Perkins blocked it and, ultimately, it landed in the hands of Durant, who raced the other way for a dunk that iced it.
“It’s just talking and communication,” Perkins said of that defensive possession. “You’ve got to give credit to the coaching staff. They called the play out. Russ kept pursuing. And you just never give up on the play. You especially can’t give a guy like Crawford a clean look at the basket. He’s known for hitting (game-tying shots) and game-winners.”
The Thunder might have benefited from a questionable no-call on a goaltend by Aldridge on a driving layup attempt by Durant that made it a 103-103 game with six seconds left in regulation. But even on video replay, it’s unclear whether Aldridge touched the ball before it hit the backboard.
Nevertheless, the Thunder moved to 4-1 after a loss, and is now 24-7 over the past two seasons following a defeat.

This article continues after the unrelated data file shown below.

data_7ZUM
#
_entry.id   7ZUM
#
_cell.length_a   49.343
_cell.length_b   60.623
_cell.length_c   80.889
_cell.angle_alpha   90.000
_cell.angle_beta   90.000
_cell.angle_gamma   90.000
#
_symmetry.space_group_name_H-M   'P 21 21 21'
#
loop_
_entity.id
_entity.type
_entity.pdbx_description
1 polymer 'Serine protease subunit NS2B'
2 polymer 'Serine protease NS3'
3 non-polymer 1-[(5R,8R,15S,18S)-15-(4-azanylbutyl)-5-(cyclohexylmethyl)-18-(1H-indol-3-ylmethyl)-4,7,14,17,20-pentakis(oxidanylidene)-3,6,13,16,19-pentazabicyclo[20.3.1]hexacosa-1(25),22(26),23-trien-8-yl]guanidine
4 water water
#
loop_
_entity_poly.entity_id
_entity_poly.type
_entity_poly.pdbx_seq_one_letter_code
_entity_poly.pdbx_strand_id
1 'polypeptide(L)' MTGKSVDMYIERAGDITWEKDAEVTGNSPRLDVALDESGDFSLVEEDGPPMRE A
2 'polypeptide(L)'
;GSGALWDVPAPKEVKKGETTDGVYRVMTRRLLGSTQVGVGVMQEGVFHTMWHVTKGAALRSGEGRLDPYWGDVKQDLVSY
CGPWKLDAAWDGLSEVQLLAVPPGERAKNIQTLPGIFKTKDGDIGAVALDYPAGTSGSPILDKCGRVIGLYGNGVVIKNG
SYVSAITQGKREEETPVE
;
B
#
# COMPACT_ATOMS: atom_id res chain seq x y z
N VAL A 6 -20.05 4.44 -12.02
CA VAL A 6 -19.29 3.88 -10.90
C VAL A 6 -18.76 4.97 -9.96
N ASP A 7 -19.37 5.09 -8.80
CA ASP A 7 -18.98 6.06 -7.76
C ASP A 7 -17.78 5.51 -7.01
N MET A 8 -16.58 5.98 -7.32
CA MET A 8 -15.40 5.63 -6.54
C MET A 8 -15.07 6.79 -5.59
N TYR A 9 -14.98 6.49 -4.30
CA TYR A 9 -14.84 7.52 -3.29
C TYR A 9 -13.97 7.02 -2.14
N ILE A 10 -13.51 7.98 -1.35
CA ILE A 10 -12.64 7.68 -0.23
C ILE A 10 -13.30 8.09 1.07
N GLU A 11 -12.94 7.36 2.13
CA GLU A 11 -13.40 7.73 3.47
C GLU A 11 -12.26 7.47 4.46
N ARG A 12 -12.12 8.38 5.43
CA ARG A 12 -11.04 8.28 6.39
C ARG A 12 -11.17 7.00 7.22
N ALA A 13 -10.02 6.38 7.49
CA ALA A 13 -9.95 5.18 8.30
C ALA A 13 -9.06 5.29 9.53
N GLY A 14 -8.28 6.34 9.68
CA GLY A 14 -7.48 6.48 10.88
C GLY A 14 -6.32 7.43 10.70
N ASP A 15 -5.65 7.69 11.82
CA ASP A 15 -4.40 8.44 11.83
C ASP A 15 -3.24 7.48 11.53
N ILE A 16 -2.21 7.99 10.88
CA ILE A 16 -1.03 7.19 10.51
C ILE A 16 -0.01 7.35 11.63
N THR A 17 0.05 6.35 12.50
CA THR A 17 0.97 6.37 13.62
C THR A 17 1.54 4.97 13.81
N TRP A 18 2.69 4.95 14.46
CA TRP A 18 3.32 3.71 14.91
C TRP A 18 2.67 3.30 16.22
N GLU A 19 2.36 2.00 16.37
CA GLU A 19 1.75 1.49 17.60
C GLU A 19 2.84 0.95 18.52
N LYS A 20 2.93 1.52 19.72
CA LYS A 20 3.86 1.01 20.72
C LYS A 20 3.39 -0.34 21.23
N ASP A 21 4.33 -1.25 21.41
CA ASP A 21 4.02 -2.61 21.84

This one was as impressive as it gets.
The Blazers entered Monday night with the second best home record in the league at 11-1. Portland had won five straight home games since dropping its lone game inside the Rose Garden, a three-point loss against Orlando on Jan. 11.
In their 11 home wins, the Blazers have won by an average margin of 18.3 points, winning by 20 or more five times, by 30 or more twice and by 40 or more once.
“I think this was a great win for us,” Perkins said. “I think we can just build off of this and keep going.
“But I’m pretty satisfied with the win and how we did it. We needed one of these grind-out type of games in this type of atmosphere against a tough team like Portland.”